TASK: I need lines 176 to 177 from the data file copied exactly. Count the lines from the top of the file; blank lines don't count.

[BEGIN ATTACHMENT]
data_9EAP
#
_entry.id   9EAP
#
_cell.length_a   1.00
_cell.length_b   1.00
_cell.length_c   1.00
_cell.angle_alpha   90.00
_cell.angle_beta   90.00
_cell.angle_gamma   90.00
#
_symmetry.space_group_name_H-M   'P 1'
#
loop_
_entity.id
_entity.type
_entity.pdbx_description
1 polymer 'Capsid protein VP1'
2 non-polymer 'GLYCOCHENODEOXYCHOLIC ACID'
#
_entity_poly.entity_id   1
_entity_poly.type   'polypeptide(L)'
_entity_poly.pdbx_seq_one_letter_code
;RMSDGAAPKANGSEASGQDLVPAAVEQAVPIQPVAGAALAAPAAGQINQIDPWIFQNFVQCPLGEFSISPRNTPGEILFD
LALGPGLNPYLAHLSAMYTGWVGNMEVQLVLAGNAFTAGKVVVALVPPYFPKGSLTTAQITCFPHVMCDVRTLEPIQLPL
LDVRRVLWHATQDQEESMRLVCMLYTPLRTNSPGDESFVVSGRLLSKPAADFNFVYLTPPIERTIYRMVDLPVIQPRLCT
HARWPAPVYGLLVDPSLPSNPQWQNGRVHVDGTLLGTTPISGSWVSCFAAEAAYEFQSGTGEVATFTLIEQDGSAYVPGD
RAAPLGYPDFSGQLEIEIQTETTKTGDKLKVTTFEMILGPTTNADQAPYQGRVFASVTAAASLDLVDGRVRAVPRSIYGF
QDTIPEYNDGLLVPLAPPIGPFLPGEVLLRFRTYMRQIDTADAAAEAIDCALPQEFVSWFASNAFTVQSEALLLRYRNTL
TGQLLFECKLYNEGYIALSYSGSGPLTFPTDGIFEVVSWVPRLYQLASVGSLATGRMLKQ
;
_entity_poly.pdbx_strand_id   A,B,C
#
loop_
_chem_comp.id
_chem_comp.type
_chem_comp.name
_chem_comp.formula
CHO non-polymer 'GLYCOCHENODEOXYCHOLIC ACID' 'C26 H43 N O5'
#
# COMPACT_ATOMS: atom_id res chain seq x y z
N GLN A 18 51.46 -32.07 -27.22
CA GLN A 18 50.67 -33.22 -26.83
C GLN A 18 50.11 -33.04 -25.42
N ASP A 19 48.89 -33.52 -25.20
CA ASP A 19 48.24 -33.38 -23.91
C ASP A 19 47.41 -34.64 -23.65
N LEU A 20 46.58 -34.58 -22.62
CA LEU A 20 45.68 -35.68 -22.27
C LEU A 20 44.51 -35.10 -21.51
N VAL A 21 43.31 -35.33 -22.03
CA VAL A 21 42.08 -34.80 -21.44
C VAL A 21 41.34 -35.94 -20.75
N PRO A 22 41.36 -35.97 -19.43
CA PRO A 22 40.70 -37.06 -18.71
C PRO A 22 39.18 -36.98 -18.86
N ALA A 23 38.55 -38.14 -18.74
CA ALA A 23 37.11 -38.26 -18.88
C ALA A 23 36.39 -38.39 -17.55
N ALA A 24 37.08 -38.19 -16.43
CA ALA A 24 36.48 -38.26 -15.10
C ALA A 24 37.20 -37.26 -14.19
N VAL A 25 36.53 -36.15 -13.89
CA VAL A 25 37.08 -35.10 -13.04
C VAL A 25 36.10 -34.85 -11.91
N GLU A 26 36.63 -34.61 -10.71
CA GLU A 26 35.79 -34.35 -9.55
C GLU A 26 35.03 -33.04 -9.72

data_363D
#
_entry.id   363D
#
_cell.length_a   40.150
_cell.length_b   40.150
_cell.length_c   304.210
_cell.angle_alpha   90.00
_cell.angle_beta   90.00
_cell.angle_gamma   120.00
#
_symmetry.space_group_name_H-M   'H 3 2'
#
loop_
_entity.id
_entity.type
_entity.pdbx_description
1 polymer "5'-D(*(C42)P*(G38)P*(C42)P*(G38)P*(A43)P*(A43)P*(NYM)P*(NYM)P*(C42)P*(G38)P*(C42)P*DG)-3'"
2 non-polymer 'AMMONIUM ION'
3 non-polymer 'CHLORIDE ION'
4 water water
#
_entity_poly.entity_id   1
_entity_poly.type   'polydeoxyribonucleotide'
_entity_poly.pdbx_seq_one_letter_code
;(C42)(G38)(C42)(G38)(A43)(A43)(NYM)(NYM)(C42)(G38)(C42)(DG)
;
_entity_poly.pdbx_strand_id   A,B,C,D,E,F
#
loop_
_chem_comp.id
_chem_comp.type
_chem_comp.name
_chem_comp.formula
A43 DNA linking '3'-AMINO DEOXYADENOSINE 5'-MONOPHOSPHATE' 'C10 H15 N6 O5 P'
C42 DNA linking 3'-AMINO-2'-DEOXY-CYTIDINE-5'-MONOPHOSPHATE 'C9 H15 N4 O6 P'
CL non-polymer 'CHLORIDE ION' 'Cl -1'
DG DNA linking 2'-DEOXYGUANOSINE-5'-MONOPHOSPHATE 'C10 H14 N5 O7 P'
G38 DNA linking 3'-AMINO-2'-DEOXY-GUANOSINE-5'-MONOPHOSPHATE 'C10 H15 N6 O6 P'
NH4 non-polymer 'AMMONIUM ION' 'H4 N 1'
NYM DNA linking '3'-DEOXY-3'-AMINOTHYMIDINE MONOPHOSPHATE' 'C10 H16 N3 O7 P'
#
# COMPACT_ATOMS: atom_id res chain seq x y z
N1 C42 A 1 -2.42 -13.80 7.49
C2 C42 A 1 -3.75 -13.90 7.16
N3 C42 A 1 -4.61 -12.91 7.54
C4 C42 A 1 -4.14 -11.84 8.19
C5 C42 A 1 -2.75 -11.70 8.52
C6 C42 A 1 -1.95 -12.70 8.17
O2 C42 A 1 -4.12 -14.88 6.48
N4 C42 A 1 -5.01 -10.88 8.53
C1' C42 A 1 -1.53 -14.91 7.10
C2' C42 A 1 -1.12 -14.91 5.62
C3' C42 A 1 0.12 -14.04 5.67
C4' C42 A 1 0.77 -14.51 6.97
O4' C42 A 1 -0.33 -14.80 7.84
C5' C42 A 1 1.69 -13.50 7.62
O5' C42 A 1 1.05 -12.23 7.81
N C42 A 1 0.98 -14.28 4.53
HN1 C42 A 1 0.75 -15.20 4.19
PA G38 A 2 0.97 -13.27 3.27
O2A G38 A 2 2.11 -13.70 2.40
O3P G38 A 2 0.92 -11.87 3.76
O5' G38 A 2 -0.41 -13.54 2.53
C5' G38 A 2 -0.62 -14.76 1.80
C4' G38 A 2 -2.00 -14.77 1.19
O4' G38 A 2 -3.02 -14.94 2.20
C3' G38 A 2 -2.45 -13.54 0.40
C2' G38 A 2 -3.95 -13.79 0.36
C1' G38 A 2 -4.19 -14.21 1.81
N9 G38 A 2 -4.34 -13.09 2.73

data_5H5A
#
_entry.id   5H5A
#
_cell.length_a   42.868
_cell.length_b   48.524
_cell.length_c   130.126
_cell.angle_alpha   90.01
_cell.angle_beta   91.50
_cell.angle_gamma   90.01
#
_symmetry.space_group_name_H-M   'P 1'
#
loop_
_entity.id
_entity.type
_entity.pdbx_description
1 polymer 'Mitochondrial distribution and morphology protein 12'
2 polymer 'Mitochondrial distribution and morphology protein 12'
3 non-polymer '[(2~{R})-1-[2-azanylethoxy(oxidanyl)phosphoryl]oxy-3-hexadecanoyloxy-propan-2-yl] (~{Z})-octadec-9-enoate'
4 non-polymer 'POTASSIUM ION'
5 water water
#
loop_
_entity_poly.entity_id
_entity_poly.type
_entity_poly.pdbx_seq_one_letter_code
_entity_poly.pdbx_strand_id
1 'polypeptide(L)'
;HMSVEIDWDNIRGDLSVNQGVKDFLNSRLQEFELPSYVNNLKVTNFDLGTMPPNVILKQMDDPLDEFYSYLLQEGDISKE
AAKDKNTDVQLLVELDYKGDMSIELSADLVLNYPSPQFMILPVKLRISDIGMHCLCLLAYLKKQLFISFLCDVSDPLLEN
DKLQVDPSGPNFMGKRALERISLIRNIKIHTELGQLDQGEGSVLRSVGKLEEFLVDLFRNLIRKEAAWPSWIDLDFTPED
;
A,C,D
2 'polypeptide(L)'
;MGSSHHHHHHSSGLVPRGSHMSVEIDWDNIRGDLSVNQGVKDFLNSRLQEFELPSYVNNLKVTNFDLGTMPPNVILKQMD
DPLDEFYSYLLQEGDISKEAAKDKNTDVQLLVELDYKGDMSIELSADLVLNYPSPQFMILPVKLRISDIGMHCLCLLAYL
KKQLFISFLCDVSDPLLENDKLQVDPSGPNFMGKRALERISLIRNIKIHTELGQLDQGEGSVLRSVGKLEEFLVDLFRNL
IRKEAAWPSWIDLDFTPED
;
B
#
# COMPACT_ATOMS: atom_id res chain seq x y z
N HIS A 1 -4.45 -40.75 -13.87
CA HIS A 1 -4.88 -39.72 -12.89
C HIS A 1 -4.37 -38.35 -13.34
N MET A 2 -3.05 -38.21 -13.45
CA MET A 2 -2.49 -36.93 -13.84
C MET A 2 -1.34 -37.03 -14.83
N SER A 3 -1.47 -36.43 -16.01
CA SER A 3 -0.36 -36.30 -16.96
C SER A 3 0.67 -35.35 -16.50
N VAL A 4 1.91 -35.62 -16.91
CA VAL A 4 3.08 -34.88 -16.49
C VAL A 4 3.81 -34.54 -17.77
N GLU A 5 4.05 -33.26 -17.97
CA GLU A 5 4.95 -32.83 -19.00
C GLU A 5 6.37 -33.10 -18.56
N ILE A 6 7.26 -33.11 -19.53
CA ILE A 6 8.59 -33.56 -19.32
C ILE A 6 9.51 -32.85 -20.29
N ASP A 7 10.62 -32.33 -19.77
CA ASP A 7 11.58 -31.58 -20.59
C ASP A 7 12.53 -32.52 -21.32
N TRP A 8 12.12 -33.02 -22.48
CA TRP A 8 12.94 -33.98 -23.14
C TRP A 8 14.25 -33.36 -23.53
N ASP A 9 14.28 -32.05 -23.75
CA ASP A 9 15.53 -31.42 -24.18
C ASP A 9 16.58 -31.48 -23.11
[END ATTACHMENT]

DPLDEFYSYLLQEGDISKEAAKDKNTDVQLLVELDYKGDMSIELSADLVLNYPSPQFMILPVKLRISDIGMHCLCLLAYL
KKQLFISFLCDVSDPLLENDKLQVDPSGPNFMGKRALERISLIRNIKIHTELGQLDQGEGSVLRSVGKLEEFLVDLFRNL